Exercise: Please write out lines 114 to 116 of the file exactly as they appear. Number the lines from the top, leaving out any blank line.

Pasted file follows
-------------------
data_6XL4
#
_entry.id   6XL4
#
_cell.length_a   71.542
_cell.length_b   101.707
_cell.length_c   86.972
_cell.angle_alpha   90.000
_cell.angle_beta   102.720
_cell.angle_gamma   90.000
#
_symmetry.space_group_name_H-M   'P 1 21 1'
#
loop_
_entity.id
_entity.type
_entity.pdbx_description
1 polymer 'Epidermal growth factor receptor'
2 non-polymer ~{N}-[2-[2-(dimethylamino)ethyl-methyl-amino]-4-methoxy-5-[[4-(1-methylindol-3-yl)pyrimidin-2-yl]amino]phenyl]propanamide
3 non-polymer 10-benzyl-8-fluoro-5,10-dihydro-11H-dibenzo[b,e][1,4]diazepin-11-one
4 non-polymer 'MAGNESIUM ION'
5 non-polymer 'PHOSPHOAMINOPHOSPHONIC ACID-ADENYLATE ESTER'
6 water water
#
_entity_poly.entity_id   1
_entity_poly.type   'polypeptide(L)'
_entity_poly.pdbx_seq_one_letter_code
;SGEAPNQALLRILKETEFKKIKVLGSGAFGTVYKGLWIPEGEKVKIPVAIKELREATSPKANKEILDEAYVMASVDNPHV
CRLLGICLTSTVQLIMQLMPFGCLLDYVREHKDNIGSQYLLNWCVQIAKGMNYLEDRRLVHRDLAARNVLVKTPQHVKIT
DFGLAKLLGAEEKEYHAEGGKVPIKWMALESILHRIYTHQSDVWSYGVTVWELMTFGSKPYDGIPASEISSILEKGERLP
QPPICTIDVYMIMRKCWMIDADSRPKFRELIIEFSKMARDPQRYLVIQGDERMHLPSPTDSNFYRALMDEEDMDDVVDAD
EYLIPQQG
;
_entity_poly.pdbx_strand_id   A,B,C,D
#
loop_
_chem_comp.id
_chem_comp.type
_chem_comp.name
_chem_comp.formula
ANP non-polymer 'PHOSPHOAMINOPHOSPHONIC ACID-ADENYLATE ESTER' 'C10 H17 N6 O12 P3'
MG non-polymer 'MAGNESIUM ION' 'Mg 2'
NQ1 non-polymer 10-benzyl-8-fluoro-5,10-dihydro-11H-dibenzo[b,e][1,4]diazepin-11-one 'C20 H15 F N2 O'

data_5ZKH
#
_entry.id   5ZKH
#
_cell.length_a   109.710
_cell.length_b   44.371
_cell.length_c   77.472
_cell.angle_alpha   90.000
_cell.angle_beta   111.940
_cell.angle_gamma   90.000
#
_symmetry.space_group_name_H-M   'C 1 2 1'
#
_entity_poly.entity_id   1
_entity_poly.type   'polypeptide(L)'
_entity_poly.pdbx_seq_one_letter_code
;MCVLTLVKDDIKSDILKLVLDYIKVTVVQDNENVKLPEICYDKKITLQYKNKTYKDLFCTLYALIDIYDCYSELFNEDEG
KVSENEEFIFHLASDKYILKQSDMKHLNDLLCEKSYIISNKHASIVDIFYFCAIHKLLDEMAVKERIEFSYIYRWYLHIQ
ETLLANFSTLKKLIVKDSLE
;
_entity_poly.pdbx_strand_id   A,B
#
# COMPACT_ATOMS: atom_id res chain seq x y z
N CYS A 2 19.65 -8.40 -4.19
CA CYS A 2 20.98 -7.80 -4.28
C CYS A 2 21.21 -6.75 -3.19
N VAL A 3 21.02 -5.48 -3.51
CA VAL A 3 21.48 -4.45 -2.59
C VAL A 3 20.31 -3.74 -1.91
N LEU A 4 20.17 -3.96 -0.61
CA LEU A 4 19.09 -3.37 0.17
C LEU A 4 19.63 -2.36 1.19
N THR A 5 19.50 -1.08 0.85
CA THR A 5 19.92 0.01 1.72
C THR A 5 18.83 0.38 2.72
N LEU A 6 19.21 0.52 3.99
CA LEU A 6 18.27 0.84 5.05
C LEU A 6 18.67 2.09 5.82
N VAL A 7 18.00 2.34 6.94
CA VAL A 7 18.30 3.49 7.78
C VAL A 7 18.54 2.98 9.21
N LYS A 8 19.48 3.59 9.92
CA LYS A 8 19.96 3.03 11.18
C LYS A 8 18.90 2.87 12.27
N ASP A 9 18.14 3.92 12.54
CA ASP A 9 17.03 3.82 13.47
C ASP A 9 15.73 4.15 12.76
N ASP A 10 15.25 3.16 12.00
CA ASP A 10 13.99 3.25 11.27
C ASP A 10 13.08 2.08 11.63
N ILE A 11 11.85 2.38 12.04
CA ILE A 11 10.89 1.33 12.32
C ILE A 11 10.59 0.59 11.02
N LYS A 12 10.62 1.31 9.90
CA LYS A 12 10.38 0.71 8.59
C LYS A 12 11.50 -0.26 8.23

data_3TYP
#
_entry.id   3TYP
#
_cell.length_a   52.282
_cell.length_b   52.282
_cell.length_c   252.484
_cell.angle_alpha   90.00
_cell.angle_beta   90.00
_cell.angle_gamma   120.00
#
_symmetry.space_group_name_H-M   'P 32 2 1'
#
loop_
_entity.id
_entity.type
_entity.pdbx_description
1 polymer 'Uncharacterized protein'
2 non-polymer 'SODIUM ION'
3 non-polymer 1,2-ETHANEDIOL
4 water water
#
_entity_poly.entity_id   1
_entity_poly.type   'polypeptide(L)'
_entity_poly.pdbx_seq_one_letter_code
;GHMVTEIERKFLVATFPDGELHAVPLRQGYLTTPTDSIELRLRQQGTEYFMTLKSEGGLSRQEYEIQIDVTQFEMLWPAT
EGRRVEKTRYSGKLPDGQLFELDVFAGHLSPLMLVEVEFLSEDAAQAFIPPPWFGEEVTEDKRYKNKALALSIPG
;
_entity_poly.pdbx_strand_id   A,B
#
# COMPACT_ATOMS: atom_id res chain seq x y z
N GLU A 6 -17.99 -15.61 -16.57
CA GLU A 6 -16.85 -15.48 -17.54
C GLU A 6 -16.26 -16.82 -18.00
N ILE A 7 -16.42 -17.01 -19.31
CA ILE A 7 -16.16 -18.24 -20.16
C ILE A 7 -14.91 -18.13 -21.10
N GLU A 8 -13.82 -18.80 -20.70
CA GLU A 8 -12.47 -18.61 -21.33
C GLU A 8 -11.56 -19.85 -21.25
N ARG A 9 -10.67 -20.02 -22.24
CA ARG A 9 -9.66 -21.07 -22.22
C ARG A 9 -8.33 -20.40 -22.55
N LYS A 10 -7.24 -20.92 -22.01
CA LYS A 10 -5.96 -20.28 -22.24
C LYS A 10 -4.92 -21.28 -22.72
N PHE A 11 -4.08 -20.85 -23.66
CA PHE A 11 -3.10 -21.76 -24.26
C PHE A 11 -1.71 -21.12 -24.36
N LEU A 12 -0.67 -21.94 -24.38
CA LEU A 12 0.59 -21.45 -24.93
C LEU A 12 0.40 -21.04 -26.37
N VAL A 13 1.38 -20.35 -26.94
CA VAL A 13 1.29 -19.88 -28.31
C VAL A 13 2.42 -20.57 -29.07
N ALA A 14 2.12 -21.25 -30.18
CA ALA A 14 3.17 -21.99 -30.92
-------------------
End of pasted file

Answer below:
_entity.id
_entity.type
_entity.pdbx_description